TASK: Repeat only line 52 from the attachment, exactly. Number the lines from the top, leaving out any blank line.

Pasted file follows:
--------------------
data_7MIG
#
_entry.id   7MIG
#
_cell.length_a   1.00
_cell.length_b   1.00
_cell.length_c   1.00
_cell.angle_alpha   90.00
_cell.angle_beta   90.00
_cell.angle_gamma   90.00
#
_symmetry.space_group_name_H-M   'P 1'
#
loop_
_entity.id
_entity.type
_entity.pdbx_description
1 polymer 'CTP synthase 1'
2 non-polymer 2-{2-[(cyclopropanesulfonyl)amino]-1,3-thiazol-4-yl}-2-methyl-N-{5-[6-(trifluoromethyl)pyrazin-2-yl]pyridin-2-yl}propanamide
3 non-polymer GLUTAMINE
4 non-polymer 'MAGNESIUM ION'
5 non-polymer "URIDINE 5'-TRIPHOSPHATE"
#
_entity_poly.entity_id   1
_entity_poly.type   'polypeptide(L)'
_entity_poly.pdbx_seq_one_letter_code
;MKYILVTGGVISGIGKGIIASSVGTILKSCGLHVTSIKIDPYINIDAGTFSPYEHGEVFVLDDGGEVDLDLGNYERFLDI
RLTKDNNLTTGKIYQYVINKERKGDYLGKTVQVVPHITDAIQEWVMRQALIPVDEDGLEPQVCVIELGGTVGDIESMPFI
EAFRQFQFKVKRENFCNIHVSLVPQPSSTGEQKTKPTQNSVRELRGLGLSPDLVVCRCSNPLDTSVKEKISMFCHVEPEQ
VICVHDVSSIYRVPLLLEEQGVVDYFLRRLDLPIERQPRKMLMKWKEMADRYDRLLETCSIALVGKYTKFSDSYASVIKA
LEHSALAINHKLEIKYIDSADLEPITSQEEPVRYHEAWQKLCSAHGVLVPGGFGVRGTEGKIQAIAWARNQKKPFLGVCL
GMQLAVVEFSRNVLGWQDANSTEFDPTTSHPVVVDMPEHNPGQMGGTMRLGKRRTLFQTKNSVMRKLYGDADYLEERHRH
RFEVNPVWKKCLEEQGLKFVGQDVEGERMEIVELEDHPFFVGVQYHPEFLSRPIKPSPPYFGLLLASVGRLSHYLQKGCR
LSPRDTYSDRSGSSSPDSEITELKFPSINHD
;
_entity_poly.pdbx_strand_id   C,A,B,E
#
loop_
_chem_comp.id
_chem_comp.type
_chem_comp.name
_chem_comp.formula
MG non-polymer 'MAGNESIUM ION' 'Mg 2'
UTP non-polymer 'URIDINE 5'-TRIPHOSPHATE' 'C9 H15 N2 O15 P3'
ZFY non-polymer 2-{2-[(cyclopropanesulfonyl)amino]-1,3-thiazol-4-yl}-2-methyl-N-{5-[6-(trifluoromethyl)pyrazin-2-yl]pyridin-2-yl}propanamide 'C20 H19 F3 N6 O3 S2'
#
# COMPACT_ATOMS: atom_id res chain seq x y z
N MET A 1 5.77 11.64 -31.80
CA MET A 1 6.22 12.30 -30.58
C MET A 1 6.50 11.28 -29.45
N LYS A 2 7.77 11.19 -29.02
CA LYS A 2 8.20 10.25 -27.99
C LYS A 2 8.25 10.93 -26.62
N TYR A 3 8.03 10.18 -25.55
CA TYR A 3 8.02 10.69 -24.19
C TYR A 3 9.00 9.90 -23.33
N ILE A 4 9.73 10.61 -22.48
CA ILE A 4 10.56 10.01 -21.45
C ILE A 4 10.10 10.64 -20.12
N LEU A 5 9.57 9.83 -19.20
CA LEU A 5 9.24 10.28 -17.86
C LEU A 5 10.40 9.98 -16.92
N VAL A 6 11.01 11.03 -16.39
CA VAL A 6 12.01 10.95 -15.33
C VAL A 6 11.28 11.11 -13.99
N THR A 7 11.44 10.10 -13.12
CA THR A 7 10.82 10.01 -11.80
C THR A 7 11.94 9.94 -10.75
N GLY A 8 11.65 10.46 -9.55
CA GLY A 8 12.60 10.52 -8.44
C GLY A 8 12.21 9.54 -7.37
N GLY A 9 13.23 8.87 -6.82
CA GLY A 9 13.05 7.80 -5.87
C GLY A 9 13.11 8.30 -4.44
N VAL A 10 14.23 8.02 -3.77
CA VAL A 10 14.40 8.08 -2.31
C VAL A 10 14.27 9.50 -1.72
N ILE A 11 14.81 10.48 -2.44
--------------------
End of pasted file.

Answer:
CA LYS A 2 8.20 10.25 -27.99